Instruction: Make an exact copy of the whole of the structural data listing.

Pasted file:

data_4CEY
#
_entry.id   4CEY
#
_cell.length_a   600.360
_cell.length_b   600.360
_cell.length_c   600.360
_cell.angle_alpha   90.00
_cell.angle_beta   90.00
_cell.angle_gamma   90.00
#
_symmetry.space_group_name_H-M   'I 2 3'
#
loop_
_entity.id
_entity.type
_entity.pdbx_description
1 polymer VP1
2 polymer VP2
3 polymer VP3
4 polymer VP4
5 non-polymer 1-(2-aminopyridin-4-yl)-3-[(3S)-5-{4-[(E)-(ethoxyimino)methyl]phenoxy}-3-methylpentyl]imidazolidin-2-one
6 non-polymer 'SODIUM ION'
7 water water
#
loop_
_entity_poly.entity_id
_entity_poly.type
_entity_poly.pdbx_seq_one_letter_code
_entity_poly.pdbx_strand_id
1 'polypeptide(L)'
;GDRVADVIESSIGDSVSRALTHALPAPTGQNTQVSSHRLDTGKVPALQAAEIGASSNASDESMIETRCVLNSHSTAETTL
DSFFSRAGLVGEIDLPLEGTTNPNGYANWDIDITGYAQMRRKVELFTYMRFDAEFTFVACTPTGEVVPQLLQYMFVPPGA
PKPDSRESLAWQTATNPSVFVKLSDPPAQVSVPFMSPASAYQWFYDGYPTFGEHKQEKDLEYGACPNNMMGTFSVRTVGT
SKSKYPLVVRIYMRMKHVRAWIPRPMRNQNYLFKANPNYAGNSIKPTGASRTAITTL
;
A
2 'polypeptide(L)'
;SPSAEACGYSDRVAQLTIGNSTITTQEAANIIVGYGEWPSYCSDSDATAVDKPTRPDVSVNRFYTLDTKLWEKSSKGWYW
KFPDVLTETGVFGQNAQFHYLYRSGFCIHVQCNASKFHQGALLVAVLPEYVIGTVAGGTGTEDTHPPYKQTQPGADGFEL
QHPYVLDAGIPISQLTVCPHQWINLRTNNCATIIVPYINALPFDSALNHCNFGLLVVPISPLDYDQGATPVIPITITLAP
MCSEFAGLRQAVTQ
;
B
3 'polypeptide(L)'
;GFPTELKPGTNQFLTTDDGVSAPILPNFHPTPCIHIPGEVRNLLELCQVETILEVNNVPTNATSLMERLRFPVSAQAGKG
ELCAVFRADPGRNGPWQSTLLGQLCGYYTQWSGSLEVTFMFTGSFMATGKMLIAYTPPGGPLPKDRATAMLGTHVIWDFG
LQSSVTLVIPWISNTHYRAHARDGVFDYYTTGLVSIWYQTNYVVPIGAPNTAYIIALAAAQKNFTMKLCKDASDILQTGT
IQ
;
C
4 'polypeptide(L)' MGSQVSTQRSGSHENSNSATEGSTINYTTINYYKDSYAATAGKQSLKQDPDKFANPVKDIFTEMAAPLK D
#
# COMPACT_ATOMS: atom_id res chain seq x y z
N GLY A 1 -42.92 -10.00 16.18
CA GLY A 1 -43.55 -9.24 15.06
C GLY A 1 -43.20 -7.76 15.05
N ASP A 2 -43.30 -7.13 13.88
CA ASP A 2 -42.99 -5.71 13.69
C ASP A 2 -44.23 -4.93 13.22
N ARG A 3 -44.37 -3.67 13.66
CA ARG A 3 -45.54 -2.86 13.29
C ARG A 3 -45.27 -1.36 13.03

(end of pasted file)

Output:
data_4CEY
#
_entry.id   4CEY
#
_cell.length_a   600.360
_cell.length_b   600.360
_cell.length_c   600.360
_cell.angle_alpha   90.00
_cell.angle_beta   90.00
_cell.angle_gamma   90.00
#
_symmetry.space_group_name_H-M   'I 2 3'
#
loop_
_entity.id
_entity.type
_entity.pdbx_description
1 polymer VP1
2 polymer VP2
3 polymer VP3
4 polymer VP4
5 non-polymer 1-(2-aminopyridin-4-yl)-3-[(3S)-5-{4-[(E)-(ethoxyimino)methyl]phenoxy}-3-methylpentyl]imidazolidin-2-one
6 non-polymer 'SODIUM ION'
7 water water
#
loop_
_entity_poly.entity_id
_entity_poly.type
_entity_poly.pdbx_seq_one_letter_code
_entity_poly.pdbx_strand_id
1 'polypeptide(L)'
;GDRVADVIESSIGDSVSRALTHALPAPTGQNTQVSSHRLDTGKVPALQAAEIGASSNASDESMIETRCVLNSHSTAETTL
DSFFSRAGLVGEIDLPLEGTTNPNGYANWDIDITGYAQMRRKVELFTYMRFDAEFTFVACTPTGEVVPQLLQYMFVPPGA
PKPDSRESLAWQTATNPSVFVKLSDPPAQVSVPFMSPASAYQWFYDGYPTFGEHKQEKDLEYGACPNNMMGTFSVRTVGT
SKSKYPLVVRIYMRMKHVRAWIPRPMRNQNYLFKANPNYAGNSIKPTGASRTAITTL
;
A
2 'polypeptide(L)'
;SPSAEACGYSDRVAQLTIGNSTITTQEAANIIVGYGEWPSYCSDSDATAVDKPTRPDVSVNRFYTLDTKLWEKSSKGWYW
KFPDVLTETGVFGQNAQFHYLYRSGFCIHVQCNASKFHQGALLVAVLPEYVIGTVAGGTGTEDTHPPYKQTQPGADGFEL
QHPYVLDAGIPISQLTVCPHQWINLRTNNCATIIVPYINALPFDSALNHCNFGLLVVPISPLDYDQGATPVIPITITLAP
MCSEFAGLRQAVTQ
;
B
3 'polypeptide(L)'
;GFPTELKPGTNQFLTTDDGVSAPILPNFHPTPCIHIPGEVRNLLELCQVETILEVNNVPTNATSLMERLRFPVSAQAGKG
ELCAVFRADPGRNGPWQSTLLGQLCGYYTQWSGSLEVTFMFTGSFMATGKMLIAYTPPGGPLPKDRATAMLGTHVIWDFG
LQSSVTLVIPWISNTHYRAHARDGVFDYYTTGLVSIWYQTNYVVPIGAPNTAYIIALAAAQKNFTMKLCKDASDILQTGT
IQ
;
C
4 'polypeptide(L)' MGSQVSTQRSGSHENSNSATEGSTINYTTINYYKDSYAATAGKQSLKQDPDKFANPVKDIFTEMAAPLK D
#
# COMPACT_ATOMS: atom_id res chain seq x y z
N GLY A 1 -42.92 -10.00 16.18
CA GLY A 1 -43.55 -9.24 15.06
C GLY A 1 -43.20 -7.76 15.05
N ASP A 2 -43.30 -7.13 13.88
CA ASP A 2 -42.99 -5.71 13.69
C ASP A 2 -44.23 -4.93 13.22
N ARG A 3 -44.37 -3.67 13.66
CA ARG A 3 -45.54 -2.86 13.29
C ARG A 3 -45.27 -1.36 13.03